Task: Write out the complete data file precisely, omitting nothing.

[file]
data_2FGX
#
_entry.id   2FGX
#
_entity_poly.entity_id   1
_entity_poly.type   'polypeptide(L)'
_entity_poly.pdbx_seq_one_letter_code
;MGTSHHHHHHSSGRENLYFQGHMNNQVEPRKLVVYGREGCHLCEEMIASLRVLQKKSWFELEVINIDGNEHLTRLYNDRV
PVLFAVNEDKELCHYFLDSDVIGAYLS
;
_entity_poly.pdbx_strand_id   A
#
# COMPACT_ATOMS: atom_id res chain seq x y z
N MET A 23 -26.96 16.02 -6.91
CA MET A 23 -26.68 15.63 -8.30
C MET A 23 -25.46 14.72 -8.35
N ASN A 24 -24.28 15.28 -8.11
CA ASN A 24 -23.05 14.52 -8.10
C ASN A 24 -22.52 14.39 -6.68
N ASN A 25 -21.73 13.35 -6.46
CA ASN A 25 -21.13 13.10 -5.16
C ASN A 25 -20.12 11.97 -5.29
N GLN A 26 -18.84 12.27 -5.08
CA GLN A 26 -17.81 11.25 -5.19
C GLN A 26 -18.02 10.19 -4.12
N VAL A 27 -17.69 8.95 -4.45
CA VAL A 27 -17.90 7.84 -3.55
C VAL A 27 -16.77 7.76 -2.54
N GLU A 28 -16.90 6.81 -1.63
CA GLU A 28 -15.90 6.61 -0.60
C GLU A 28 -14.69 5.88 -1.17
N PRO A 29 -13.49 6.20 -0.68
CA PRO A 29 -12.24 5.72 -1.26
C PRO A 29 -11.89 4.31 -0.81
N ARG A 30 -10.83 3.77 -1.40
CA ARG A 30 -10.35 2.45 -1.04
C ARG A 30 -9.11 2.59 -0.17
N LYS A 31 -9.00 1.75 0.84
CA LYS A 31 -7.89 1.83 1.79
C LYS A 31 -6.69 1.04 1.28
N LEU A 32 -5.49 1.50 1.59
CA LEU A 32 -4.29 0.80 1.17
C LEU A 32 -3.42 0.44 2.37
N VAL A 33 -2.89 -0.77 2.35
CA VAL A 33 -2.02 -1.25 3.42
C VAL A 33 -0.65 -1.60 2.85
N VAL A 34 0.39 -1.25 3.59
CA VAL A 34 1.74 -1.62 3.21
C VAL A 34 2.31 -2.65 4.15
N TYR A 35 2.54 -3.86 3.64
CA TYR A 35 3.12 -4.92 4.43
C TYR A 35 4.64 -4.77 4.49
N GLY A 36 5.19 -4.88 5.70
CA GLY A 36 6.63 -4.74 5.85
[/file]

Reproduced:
data_2FGX
#
_entry.id   2FGX
#
_entity_poly.entity_id   1
_entity_poly.type   'polypeptide(L)'
_entity_poly.pdbx_seq_one_letter_code
;MGTSHHHHHHSSGRENLYFQGHMNNQVEPRKLVVYGREGCHLCEEMIASLRVLQKKSWFELEVINIDGNEHLTRLYNDRV
PVLFAVNEDKELCHYFLDSDVIGAYLS
;
_entity_poly.pdbx_strand_id   A
#
# COMPACT_ATOMS: atom_id res chain seq x y z
N MET A 23 -26.96 16.02 -6.91
CA MET A 23 -26.68 15.63 -8.30
C MET A 23 -25.46 14.72 -8.35
N ASN A 24 -24.28 15.28 -8.11
CA ASN A 24 -23.05 14.52 -8.10
C ASN A 24 -22.52 14.39 -6.68
N ASN A 25 -21.73 13.35 -6.46
CA ASN A 25 -21.13 13.10 -5.16
C ASN A 25 -20.12 11.97 -5.29
N GLN A 26 -18.84 12.27 -5.08
CA GLN A 26 -17.81 11.25 -5.19
C GLN A 26 -18.02 10.19 -4.12
N VAL A 27 -17.69 8.95 -4.45
CA VAL A 27 -17.90 7.84 -3.55
C VAL A 27 -16.77 7.76 -2.54
N GLU A 28 -16.90 6.81 -1.63
CA GLU A 28 -15.90 6.61 -0.60
C GLU A 28 -14.69 5.88 -1.17
N PRO A 29 -13.49 6.20 -0.68
CA PRO A 29 -12.24 5.72 -1.26
C PRO A 29 -11.89 4.31 -0.81
N ARG A 30 -10.83 3.77 -1.40
CA ARG A 30 -10.35 2.45 -1.04
C ARG A 30 -9.11 2.59 -0.17
N LYS A 31 -9.00 1.75 0.84
CA LYS A 31 -7.89 1.83 1.79
C LYS A 31 -6.69 1.04 1.28
N LEU A 32 -5.49 1.50 1.59
CA LEU A 32 -4.29 0.80 1.17
C LEU A 32 -3.42 0.44 2.37
N VAL A 33 -2.89 -0.77 2.35
CA VAL A 33 -2.02 -1.25 3.42
C VAL A 33 -0.65 -1.60 2.85
N VAL A 34 0.39 -1.25 3.59
CA VAL A 34 1.74 -1.62 3.21
C VAL A 34 2.31 -2.65 4.15
N TYR A 35 2.54 -3.86 3.64
CA TYR A 35 3.12 -4.92 4.43
C TYR A 35 4.64 -4.77 4.49
N GLY A 36 5.19 -4.88 5.70
CA GLY A 36 6.63 -4.74 5.85